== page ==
Review and setlist: John Mayer at the St. Pete Times Forum in Tampa
What is it about John Mayer that inspires such extreme reactions?
Mention him to some people (mostly guys) and they'll seethe. Why, that arrogant, womanizing, self-satisfied so-and-so! His music is blander than baking soda! ...
Mention him to others (mostly women) and they'll swoon. Oh, that sexy, soulful guitar god! I hope he thinks MY body is a wonderland, too!
Mayer's all too aware of how his reputation tends to precede him, as evidenced by new single Who Says: "Who says I can't be free / from all the things that I used to be / rewrite my history ... "
Rewriting history seemed to be on Mayer’s mind Friday at the St. Pete Times Forum, on the second show of his 2010 Battle Studies tour. Only a few of the singer’s greatest hits made the cut for the setlist, which drew heavily from the latest disc.
Nevertheless, the nattily dressed crowd of 11,739 inside the Forum adored seeing their pop-rock pinup swivel his hips and dish out the solos live and in person. He was charming, chatty and funny, and he looked happy to be back onstage, where no one can ask him about who he's currently dating.
That said, he wasn’t afraid to poke fun at his tabloid-friendly alleycat ways. When a fan handed him a sign that said “I’m your Joshua Tree!” – a reference to an unprintable quote about, um, "love" from his recent, revealing Rolling Stone cover story – he grabbed the sign, riffed on the quote for a bit, and autographed the sign with a kiss.
Such a jokester, that Johnny!
When he wasn’t reliving his own life story from the stage, he seemed to be impersonating others’. The concert had the feel of a classic rock show from 1975, right down to the lengthy, noodly drum and organ solos. Mayer himself seemed happiest whenever he managed to break away from the mic and switch on his world-class guitar face, like on the rip-roaring blues ditty Crossroads. Whenever Pop John lost interest, and Blues John came out to play, it felt like you were inside a Lethal Weapon movie.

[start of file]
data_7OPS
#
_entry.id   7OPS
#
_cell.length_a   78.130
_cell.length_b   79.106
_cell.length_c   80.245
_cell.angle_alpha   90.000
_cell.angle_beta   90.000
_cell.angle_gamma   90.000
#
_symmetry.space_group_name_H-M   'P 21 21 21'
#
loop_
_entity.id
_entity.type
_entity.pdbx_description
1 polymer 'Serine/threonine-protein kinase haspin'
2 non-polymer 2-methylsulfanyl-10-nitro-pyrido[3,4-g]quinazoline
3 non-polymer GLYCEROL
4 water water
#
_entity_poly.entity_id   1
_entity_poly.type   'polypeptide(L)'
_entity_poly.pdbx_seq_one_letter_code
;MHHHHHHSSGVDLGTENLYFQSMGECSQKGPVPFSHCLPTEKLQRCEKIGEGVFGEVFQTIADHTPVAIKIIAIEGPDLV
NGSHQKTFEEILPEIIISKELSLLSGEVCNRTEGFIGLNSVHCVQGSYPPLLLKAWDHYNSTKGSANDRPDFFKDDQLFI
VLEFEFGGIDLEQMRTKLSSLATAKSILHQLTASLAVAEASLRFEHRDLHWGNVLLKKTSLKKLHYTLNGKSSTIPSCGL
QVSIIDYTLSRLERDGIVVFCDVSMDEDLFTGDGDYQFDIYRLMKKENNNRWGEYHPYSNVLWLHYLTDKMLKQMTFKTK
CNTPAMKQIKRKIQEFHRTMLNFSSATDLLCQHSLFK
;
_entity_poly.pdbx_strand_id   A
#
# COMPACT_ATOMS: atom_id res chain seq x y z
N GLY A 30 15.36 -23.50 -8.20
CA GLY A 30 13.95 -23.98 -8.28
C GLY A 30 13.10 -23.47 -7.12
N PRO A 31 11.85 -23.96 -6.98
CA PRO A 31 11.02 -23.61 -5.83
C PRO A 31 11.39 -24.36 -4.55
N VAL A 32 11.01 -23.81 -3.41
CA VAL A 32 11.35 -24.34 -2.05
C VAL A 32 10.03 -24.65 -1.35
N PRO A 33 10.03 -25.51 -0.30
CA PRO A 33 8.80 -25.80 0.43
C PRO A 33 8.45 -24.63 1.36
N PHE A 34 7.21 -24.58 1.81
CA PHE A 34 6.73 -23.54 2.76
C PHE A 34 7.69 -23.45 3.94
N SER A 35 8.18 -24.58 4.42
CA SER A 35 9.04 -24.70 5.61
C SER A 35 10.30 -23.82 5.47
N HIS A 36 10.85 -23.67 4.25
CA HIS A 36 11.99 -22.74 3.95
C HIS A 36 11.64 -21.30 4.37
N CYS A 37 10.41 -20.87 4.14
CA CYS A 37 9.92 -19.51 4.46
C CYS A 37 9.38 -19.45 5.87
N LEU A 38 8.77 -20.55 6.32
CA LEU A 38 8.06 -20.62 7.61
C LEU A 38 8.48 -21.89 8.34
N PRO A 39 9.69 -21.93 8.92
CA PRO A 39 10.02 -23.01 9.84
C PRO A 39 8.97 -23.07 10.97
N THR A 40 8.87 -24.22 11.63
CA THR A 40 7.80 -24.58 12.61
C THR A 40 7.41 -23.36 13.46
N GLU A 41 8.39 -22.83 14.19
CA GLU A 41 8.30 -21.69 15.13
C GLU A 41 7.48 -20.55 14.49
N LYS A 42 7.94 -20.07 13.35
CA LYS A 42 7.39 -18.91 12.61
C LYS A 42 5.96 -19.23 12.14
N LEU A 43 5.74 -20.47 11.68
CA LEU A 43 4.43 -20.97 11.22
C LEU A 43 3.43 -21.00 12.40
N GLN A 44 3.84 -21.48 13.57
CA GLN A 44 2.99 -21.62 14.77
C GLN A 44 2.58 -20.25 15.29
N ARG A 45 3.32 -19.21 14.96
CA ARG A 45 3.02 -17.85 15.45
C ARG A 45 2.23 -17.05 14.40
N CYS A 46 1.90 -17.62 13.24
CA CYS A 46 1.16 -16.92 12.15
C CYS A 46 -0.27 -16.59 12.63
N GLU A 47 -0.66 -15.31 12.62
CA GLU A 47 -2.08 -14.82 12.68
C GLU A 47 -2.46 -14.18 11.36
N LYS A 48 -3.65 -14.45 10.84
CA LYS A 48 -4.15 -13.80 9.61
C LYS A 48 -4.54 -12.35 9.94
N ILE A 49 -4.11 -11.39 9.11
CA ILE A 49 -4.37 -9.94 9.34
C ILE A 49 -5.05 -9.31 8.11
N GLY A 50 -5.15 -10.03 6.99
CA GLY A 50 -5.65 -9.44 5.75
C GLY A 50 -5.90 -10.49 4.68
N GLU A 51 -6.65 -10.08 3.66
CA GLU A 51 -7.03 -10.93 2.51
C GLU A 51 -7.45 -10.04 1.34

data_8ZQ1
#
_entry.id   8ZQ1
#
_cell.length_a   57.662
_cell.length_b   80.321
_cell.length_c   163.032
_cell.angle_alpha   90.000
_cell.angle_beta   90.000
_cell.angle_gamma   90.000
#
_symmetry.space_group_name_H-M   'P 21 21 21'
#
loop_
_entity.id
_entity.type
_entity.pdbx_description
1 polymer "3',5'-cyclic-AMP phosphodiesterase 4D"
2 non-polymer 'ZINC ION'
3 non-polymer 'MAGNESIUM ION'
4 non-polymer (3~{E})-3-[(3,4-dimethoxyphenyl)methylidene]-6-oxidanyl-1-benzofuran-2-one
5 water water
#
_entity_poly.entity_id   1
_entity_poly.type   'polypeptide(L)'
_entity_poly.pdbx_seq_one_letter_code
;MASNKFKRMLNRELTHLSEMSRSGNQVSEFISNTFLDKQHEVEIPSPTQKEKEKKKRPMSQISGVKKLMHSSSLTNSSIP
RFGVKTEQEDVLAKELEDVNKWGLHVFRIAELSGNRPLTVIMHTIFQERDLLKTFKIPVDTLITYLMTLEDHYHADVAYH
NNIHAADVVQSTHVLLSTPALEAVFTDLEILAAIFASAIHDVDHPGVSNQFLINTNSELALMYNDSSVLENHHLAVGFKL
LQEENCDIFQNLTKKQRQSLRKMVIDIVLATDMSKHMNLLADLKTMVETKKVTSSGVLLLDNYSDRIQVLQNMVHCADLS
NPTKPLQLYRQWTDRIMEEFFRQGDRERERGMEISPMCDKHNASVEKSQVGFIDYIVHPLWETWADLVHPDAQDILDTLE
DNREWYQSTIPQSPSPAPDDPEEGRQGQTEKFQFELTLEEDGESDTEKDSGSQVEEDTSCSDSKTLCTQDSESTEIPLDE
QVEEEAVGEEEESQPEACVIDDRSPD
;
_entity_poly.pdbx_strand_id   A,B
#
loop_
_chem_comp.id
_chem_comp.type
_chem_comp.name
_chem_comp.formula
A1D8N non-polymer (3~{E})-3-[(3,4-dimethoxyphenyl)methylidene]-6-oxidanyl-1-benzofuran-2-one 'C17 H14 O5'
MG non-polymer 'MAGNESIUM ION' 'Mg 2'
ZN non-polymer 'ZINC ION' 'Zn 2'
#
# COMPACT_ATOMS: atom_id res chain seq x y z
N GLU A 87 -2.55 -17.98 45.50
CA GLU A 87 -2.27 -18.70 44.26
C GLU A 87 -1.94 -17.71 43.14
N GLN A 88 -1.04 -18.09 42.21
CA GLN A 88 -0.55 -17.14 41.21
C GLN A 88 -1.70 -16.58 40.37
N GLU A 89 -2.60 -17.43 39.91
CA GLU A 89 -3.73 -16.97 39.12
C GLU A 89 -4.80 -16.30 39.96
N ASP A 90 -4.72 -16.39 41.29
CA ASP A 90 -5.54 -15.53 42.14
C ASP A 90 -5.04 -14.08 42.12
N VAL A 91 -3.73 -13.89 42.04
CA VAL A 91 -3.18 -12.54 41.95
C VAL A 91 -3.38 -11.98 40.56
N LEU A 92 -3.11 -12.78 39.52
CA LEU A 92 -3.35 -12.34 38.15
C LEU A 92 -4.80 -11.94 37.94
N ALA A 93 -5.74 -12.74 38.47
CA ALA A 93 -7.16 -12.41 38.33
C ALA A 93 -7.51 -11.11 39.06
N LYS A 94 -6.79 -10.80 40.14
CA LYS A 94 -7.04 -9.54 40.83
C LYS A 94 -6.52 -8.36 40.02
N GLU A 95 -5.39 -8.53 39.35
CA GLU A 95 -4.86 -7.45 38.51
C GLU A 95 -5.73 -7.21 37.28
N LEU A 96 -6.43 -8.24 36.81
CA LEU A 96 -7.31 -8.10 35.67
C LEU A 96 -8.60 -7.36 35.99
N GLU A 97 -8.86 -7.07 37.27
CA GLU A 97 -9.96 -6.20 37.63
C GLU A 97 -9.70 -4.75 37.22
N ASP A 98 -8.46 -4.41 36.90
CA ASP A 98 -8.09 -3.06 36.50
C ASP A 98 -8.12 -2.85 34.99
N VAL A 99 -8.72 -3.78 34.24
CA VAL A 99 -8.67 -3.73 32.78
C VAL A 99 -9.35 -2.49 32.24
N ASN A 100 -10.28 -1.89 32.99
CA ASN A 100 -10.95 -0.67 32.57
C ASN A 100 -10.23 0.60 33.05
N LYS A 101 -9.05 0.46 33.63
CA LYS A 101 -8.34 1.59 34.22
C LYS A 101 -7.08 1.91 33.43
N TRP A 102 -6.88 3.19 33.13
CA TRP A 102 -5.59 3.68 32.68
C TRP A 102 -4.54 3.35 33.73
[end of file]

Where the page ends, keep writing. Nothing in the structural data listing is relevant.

Actually, instead of Eric Clapton, maybe a better comparison is Sting. At times, with his high rasp and jones for jazz-fusiony breakdowns, Mayer seemed to channel the Police frontman – especially when he spliced in a snippet of Walking On the Moon during a drawn-out coda to Waiting On the World to Change.
Waiting was one of a few oldies but goodies Mayer busted out during the show. The most notable: No Such Thing, his first big single from 2001’s Room For Squares; he even told the story of writing it in his dorm room back in 1998. Bigger Than My Body was another early-set crowd-pleaser. Slow-burn blues favorite Gravity closed out the pre-encore set. And a few of the poppier cuts from Battle Studies – Heartbreak Warfare, Half of My Heart – managed to get the crowd to their feet.
Fittingly, it was Who Says that Mayer chose to kick off his encore, and it sounded as good as any of his old hits -- especially when he changed the chorus to "It's been a long night in New York City / It's been a long night in Tampa, too." An old, cheesy trick, but we were all suckers for it.
Regardless of what Mayer's life history holds from here on out, crowds don't seem to mind to the revisions he's already made.
Opener Michael Franti and Spearhead kicked the night off with a set of unimaginable energy, blending rock, ragga and boistrous beach-party anthems -- like last year's big hit Say Hey (I Love You) -- into a crowd-rousting jam session.
Franti hotstepped and moonwalked across the stage (on a cover of Michael Jackson's Billie Jean), and at times even achieved Bono-like grandiosity, such as when he ran out into the crowd to sing and play guitar from the stands. The band's joy was impossible to constrain all night long, and they definitely came away with a few new fans in Tampa.
-- Jay Cridlin, tbt*. Photo by Luis Santana, tbt*
1. Heartbreak Warfare
3. Bigger Than My Body
5. Perfectly Lonely
7. Waiting on the World to Change
8. Edge of Desire
9. Half of My Heart
10. All We Ever Do is Say Goodbye
11. No Such Thing
13. Who Says
14. Friends, Lovers or Nothing